Each of the radiating elements 11a-f receives signals having polarizations of +45 degrees and -45 degrees. That is, one dipole in the radiating element receives signals having polarizations of +45 degrees while the other dipole receives signals having polarizations of -45 degrees. The received signals from parallel dipoles, 18a, 20a, 22a, 24a, 26a, and 28a or 18b, 20b, 22b, 24b, 26b, and 28b are distributed to a receiver using a printed circuit board (PCB) feed network 30 (illustrated in FIG. 7) for each polarization. The PCB feed network 30 is attached to the second side 16 of the backplane 12 by plastic rivets 32 that minimize the intermodulation distortion (IMD). The PCB feed network 30 is located on the second side 16 in order to isolate the feed network 30 from the radiating elements 11a-f. The feed network 30 distributes the received signals from the array of radiating elements 11a-f on the first side 14 of backplane 12 to a diversity receiver for further processing. Each of the radiating elements 11a-f can also act as a transmitting antenna.

Referring to FIG. 5, a PCB balanced/unbalanced (balun) transformer 33 is shown attached to radiating element 11a. The general operation of a balun is well known in the art and is described in an article by Brian Edward & Daniel Rees, A Broadband Printed Dipole with Integrated Balun, MICROWAVE JOURNAL, May 1987, at 339-344, which is incorporated herein by reference. One PCB balun 33 is bonded to each dipole 18a, 18b, 20a, 20b, 22a, 22b, 24a, 24b, 26a, 26b, 28a and 28b. Attaching the PCB balun 33 to the metal dipoles provides mechanical integrity to the PCB balun 33. The PCB baluns 33 match the unbalanced transmission lines of the feed network 30 with the balanced pairs of dipole elements 18a and 18b, 20a and 20b, 22a and 22b, 24a and 24b, 26a and 26b and 28a and 28b, respectively. Each PCB balun 33 is shaped like an inverted U. However, as seen in FIG. 6, in order to achieve a symmetrical pair of crossed dipoles, one leg of the inverted U is substantially longer than the other leg. Each balun 33 includes a PCB 73 and a wire lead 75 for matching the unbalanced feed network 30 with each balanced pair of dipoles. A PCB balun avoids the need for small metal and plastic parts in constructing the balun. The PCB balun 33 is connected to the PCB feed network 30 by a generally Z-shaped connector 80, partially illustrated in FIG. 6. The Z-shaped connector 80 comprises two parallel sections spaced by a slanted section. This configuration allows for tolerance buildup between the dipole element, the backplane and the PCB feed network 30.

Referring to FIGS. 1-3, a parasitic element 34 is positioned transverse to the vertical axis 13 approximately midway along the length of the backplane 12. In order for currents to be induced, the parasitic element 34 is formed of metal. This metal is preferably aluminum, although other metals such as copper or brass can also be used. A primary electromagnetic wave or field incident upon the array structure induces currents on the surfaces of the crossed dipoles of each of the radiating elements 11a-f, the parasitic element 34, and the surrounding metal structure. These induced currents create a weaker secondary electromagnetic field which will combine with the primary electromagnetic field. A state of equilibrium will occur such that the final electromagnetic field is different from the primary electromagnetic field. The dimensions and position of the parasitic element 34 are factors in determining the final field. The improved isolation of the present invention is achieved by currents induced on the parasitic element 34 which re-radiate energy that cancels the energy which couples from one polarization to the other thereby causing an increase in isolation. Specifically, primary electromagnetic fields induce currents in the metallic parasitic element 34, these induced currents re-radiate secondary electromagnetic fields that cancel with portions of the primary electromagnetic fields, thereby improving isolation.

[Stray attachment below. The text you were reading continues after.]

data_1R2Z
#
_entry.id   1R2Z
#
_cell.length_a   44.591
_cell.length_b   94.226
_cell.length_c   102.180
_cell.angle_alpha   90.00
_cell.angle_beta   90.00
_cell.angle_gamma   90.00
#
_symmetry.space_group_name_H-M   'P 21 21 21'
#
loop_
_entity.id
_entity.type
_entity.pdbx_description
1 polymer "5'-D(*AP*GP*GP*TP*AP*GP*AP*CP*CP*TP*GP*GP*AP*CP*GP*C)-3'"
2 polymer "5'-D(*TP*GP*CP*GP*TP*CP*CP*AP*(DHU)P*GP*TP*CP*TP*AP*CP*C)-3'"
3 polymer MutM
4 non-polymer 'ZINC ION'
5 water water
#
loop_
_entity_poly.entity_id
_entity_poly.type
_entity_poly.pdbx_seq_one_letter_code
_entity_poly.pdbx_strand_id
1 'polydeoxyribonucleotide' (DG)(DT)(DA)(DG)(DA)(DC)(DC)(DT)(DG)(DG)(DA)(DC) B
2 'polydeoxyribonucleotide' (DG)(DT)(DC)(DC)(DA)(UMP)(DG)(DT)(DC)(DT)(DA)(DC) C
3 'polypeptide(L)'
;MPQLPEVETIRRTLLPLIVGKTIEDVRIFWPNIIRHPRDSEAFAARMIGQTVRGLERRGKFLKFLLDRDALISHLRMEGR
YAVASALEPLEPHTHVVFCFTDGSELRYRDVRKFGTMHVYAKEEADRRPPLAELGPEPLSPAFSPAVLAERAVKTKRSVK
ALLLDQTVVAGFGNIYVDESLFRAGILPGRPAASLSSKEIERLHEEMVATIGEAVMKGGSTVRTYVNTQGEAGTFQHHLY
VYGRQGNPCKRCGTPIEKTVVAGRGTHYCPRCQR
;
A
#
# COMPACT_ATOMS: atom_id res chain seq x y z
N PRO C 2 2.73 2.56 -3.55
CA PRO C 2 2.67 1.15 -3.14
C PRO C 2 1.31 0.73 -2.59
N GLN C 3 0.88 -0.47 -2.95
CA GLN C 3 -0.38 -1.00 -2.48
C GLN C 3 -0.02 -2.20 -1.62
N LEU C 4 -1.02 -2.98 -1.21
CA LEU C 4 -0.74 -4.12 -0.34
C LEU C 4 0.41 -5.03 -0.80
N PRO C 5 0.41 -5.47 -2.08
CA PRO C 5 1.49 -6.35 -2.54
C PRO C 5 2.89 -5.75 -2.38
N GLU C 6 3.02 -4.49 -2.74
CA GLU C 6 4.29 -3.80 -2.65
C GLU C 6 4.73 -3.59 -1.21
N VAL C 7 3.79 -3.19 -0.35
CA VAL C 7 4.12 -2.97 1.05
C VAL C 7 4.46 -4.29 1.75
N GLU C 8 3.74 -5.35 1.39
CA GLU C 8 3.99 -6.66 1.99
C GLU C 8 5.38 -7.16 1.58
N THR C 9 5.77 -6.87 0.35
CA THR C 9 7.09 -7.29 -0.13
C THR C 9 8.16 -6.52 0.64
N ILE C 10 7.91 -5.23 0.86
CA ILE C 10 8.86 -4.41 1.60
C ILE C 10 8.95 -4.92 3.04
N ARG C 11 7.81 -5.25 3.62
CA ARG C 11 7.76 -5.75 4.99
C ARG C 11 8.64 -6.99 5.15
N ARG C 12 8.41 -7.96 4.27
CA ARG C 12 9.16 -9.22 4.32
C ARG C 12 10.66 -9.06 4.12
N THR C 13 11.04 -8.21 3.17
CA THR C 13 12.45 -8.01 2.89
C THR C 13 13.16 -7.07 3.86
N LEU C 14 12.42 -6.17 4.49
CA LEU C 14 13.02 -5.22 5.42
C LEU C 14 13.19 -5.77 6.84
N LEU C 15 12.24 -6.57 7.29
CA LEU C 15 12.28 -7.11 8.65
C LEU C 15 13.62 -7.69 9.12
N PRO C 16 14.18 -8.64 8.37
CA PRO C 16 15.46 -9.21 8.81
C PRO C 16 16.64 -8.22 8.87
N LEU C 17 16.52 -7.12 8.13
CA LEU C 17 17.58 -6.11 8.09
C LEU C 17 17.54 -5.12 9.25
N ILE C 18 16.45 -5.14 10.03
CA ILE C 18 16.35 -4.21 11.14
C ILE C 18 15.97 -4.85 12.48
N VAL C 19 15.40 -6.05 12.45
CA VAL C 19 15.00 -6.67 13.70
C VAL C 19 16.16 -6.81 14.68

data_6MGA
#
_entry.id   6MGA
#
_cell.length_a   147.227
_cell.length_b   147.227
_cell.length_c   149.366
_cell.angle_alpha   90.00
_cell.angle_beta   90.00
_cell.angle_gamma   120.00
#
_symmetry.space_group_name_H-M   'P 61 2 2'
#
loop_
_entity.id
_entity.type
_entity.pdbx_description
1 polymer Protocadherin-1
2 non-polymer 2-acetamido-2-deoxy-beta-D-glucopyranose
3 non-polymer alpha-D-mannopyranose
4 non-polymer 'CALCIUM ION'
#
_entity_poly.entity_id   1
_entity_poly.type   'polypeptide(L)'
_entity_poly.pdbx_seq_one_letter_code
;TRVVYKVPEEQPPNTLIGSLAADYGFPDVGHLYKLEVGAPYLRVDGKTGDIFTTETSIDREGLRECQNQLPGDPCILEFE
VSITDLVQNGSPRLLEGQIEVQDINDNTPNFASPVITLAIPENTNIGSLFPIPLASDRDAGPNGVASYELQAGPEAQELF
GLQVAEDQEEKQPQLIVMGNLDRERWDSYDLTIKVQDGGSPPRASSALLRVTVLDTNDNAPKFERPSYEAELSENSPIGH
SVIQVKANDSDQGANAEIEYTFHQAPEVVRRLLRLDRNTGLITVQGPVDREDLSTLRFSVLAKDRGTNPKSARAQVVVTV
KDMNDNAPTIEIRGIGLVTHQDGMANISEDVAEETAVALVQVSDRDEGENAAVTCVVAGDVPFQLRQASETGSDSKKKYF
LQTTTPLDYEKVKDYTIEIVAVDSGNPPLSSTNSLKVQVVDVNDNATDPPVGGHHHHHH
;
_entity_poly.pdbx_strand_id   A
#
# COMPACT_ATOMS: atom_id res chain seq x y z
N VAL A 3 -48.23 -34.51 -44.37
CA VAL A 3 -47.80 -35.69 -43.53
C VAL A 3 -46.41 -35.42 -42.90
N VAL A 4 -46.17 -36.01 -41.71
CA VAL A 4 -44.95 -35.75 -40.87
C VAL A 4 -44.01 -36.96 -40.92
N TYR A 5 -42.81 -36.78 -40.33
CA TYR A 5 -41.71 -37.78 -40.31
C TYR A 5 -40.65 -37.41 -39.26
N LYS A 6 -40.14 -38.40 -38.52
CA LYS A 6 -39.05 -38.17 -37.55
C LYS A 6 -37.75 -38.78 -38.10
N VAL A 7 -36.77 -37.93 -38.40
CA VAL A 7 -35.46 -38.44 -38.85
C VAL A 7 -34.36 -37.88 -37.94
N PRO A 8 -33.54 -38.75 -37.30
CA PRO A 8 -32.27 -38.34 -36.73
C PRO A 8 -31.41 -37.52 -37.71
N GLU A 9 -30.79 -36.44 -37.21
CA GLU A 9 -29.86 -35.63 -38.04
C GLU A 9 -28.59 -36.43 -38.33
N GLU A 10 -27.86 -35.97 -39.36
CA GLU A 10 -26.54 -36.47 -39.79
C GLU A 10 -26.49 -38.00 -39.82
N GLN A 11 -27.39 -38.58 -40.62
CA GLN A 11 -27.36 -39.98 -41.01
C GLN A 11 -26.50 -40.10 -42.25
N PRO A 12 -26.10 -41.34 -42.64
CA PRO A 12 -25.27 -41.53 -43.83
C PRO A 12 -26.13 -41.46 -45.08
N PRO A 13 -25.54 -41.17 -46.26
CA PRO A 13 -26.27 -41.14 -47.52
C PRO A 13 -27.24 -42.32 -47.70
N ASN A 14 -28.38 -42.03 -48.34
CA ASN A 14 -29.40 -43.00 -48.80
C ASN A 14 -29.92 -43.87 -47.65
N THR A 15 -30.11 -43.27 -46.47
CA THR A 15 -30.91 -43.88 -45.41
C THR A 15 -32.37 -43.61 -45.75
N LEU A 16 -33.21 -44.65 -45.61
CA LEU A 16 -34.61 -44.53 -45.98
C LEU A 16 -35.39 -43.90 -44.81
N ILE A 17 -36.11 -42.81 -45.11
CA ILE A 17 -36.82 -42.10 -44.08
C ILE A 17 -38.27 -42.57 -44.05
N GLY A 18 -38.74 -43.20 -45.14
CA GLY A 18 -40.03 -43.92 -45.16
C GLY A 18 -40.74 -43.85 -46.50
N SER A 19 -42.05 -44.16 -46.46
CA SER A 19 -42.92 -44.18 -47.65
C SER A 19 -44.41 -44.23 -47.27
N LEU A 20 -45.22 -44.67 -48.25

The parasitic element 34 is shaped like a bow tie and is positioned transverse to the vertical axis 13 approximately midway along the length of the backplane 12. The parasitic element 34 is mounted on a dielectric standoff 35 which is fastened to the backplane 12 by a vertical screw disposed within the standoff 35. The parasitic element 34 is positioned in a plane generally horizontal to the backplane 12 at a height approximately equal to the height of the midpoint of the vertical bow tie shaped crossed dipoles 18a and 18b, 20a and 20b, 22a and 22b, 24a and 24b, 26a and 26b and 28a and 28b. This height has been found to optimize isolation for this array configuration. However, the height of the parasitic element 34 can vary depending on the array configuration. A network analyzer is used to determine the optimum positioning of the element. The network analyzer measures the isolation of any given configuration of radiating elements 11a-f and the parasitic element 34. The dielectric standoff 35 is disposed in a slot 70 that allows the dielectric standoff 35 to be adjusted with respect to the axis 13. This allows for the optimal axial displacement of the parasitic element 34. The dimensions of the parasitic element 34 control the magnitude of the current produced. Thus, the performance of the system can also be optimized by changing the dimensions of the parasitic element 34.

The parasitic element 34 is situated to prevent undue side effects such as degrading the return loss voltage standing wave ratio (VSWR) and disturbing the normal array radiation patterns. It has been found that optimum antenna performance occurs when the parasitic element 34 is placed parallel to or perpendicular to the vertical axis 13 of the array 10. Tests performed on a pattern test range and/or network analyzer are used to determine the optimum antenna performance for any given antenna array configuration.